Not So Sorry: Abusers, False Apologies, and the Limits of Forgiveness

Pre-Order   Ships Jul 30, 2024
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$28.99  $26.96
Broadleaf Books
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About the Author

Kaya Oakes is a journalist and author of several books, including The Nones Are Alright and Radical Reinvention. She teaches writing at UC Berkeley and is a contributing writer for America magazine and speaks on topics related to religion, writing, and feminism from coast to coast and abroad. Her work has received multiple awards, with her essays and journalism appearing in The Guardian, Slate, Foreign Policy, The Washington Post, and On Being. She was born and raised in Oakland, California, where she still lives.


"Kaya Oakes challenges those slippery, PR-constructed apologies that leave us rolling our eyes. But she does more than that. Throughout Not So Sorry, Kaya Oakes listens to the voices of victims, allows us to wrestle with our assumptions, and leads us on a path to restore justice." --Rev. Carol Howard, author of Healing Spiritual Wounds: Reconnecting with a Loving God after Experiencing a Hurtful Church, and pastor of Bedford Presbyterian Church

"In Not So Sorry, Kaya Oakes presents a thoughtful meditation on one of Jesus's most challenging commandments: that we forgive those who have wronged us. With compassion, curiosity, and conviction, Oakes invites us to consider the implications of forgiveness in a fraught age." --Michael J. O'Loughlin, author of Hidden Mercy: AIDS, Catholics, and the Untold Stories of Compassion in the Face of Fear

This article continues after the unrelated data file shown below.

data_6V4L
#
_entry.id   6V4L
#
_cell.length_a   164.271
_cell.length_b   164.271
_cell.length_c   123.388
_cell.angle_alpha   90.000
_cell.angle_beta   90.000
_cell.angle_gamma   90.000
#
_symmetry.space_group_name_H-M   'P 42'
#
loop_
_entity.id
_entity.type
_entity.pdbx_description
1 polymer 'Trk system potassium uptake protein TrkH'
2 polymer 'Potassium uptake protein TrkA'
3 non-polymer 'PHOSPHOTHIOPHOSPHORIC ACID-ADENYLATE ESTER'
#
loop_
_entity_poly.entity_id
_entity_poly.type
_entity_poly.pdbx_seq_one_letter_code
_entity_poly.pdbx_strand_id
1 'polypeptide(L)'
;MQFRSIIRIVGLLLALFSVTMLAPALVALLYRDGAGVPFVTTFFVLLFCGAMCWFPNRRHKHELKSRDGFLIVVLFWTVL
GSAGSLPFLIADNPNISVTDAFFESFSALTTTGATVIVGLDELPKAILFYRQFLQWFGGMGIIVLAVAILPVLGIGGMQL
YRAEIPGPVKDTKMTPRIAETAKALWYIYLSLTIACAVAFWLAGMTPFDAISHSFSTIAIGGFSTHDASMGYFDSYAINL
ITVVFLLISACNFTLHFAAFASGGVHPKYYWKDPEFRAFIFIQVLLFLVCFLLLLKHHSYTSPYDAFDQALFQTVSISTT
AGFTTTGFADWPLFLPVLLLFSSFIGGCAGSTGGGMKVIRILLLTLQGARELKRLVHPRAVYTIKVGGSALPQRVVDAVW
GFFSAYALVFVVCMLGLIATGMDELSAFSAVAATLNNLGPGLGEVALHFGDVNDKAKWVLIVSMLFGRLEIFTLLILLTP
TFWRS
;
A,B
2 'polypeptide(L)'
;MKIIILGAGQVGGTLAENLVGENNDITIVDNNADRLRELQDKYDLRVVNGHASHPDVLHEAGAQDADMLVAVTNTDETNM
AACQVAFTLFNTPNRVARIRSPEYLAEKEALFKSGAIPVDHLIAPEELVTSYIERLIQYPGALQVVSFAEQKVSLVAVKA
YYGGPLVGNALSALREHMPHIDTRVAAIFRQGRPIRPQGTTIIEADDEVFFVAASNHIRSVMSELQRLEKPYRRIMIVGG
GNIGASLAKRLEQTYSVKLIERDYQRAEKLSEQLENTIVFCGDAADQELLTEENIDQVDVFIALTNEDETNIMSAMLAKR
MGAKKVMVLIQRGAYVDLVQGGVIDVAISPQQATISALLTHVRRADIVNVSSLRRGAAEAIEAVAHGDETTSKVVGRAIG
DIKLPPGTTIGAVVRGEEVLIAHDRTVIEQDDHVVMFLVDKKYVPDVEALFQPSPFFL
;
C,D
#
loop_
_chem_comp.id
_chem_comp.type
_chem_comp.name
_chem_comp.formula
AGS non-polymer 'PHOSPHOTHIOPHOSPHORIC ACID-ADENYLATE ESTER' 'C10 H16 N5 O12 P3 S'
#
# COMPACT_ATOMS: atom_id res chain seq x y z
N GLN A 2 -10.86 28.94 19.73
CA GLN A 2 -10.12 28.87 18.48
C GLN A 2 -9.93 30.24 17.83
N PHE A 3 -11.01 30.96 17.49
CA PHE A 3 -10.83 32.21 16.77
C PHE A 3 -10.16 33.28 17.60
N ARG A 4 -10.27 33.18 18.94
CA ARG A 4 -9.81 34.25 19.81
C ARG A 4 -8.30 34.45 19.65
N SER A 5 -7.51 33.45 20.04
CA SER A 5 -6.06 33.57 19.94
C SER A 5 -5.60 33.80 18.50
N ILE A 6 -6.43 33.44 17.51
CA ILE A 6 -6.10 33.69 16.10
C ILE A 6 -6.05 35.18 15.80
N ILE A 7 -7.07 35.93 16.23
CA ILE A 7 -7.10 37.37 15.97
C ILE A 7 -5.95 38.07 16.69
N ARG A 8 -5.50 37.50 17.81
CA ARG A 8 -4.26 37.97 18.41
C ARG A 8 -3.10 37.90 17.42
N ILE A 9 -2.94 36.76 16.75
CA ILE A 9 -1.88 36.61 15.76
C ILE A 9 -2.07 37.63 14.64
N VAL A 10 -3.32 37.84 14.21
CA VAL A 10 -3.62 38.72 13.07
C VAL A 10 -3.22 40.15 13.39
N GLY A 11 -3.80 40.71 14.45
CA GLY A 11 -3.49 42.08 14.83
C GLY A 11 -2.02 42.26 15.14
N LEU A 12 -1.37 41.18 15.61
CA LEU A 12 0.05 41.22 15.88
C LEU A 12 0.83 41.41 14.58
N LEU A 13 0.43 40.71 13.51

"Kaya Oakes has long been one of my favorite writers on the religion beat, but I can testify that no work of hers has challenged me like Not So Sorry. When you believe, as I do, that the genius of Christianity is its offer of mercy to even the worst of sinners, it is bracing, and difficult, to be reminded of the limits of forgiveness and the perils of cheap grace. In an age when abuse has been exposed as rampant, and accountability is so rare, Oakes's call to rethink forgiveness by centering survivors and reminding us of all the ways the powerful use and abuse the language of faith is essential reading." --Matthew Sitman, host of the Know Your Enemy podcast